Hair loss in women can be related to a whole host of things.
10 December 2020| Last updated on 21 December 2020
Understand the connection between hair loss and hormones in Dubai with an expert from Mediclinic Welcare Hospital.
The hair can be a symbol of femininity. It is also part of how others perceive you as a person. This is why hair loss could be a frustrating problem for many men and women.
In fact, according to Dr. Nahar Al Baroodi, Consultant Endocrinologist at Mediclinic Welcare Hospital in Dubai, there are different types of hair loss:
- 1. Patchy hair loss
- 2. Diffuse hair thinning
- 3. Patterned hair thinning
There are also different causes of hair loss. It could be related to a localised skin disease, hormonal imbalances, lack of essential vitamins and minerals, or secondary to other systemic diseases.
The most common cause of hair loss is a condition called "androgenetic alopecia". This condition is also known as "male-pattern baldness" when it happens in men and "female-pattern hair loss" when it happens in women.
Androgenetic alopecia can look different in men and women. Men often develop bald areas on the front and the top of the scalp. Women often have thinning hair on the top of the scalp, but usually do not lose all of the hair there.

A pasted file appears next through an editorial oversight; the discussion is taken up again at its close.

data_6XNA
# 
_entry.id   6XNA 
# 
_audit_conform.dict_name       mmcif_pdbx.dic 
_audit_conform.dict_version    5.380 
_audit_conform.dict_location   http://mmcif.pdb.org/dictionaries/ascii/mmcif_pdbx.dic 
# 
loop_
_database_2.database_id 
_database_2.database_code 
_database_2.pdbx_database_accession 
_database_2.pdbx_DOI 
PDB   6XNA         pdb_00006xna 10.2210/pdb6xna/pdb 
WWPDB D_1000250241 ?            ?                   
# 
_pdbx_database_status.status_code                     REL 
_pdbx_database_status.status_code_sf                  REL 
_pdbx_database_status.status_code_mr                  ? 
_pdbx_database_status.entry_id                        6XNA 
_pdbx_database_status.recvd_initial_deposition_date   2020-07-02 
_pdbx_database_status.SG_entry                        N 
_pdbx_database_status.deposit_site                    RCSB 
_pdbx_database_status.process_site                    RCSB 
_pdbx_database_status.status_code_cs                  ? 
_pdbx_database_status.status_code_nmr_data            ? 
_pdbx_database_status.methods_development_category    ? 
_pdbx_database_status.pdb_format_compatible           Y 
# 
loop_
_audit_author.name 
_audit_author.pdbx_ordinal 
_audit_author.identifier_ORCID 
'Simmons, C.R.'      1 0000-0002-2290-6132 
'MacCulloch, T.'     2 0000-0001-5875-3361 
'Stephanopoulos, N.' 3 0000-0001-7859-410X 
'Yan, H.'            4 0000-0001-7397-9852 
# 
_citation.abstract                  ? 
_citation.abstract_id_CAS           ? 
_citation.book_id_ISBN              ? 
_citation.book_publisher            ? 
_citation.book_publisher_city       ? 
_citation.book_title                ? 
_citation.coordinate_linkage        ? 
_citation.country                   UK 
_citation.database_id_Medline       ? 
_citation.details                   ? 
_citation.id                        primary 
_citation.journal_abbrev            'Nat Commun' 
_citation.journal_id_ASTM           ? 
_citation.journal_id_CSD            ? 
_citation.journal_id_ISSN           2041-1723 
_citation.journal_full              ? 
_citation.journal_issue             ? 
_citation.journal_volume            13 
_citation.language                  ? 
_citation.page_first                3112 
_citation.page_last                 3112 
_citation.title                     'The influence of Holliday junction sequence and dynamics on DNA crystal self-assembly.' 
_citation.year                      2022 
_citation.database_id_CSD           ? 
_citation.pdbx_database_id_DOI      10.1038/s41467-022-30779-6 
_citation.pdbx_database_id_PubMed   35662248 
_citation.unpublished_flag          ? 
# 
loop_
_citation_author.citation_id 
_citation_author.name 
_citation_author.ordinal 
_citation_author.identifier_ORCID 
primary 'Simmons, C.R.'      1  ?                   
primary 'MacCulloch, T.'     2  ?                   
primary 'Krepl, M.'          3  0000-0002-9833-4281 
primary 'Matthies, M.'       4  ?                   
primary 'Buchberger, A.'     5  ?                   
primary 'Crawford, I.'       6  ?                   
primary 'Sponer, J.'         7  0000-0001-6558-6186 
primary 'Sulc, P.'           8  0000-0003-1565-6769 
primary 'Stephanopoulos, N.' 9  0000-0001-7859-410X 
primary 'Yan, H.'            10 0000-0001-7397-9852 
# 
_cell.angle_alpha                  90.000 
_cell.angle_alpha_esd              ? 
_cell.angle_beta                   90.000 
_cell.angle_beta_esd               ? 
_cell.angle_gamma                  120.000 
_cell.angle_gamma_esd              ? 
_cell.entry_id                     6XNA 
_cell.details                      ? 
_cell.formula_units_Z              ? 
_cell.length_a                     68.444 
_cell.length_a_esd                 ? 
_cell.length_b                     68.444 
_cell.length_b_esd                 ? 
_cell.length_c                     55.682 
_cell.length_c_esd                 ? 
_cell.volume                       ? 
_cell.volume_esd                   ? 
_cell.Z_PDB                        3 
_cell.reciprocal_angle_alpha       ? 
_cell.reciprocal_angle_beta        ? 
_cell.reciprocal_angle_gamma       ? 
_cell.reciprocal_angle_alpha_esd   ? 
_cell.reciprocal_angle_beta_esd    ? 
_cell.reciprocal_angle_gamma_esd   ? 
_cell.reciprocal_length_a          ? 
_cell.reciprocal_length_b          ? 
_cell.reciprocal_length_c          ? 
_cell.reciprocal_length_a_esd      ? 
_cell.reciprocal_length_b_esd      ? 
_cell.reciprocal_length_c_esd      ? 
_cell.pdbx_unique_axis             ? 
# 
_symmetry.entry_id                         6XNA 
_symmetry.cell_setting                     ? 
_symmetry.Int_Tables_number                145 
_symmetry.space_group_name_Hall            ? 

Researchers have determined that this form of hair loss is related to hormones called androgens, particularly an androgen called dihydrotestosterone.
Androgens are important for normal male sexual development before birth and during puberty. Androgens also have other important functions in both males and females, such as regulating hair growth and sex drive.
Excessive androgen production in women is associated with several hormonal disorders, such as:
- Congenital adrenal hyperplasia
- Cushings disease
- Thyroid disorder
Both hypothyroidism (under-active thyroid) and hyperthyroidism (overactive thyroid) can trigger hair loss. This is because your thyroid plays a role in the development of new strands.
Most of the time, thyroid issues cause diffuse hair loss across your entire scalp, rather than localised hair loss around your hairline, temples, or crown.
Luckily, hair loss caused by thyroid issues is usually temporary. After you’ve identified and treated the underlying issue, your hair will slowly regrow to its previous thickness and length.
Lack of vitamin and minerals
Hair loss can also be caused by a lack of nutrients. When you don’t have enough iron, your body can’t produce the hemoglobin in your blood. Hemoglobin carries oxygen for the growth and repair of cells in your body, including the cells that stimulate hair growth.
With treatment, you can help reverse both iron deficiency and hair loss.
Other vitamins required for hair growth include:
- Vitamin D
- Vitamin b12
Hair loss can be secondary to other medical conditions such as:
- Systemic lupus erythematosus
- Addison’s disease
- Celiac disease
Should I see a doctor?
We recommend seeing your doctor or if you are bothered by your hair loss, or if:
● You are not sure why you are losing your hair
● Your hair loss occurs suddenly
● You have irregular periods
● You also don't feel well or feel very tired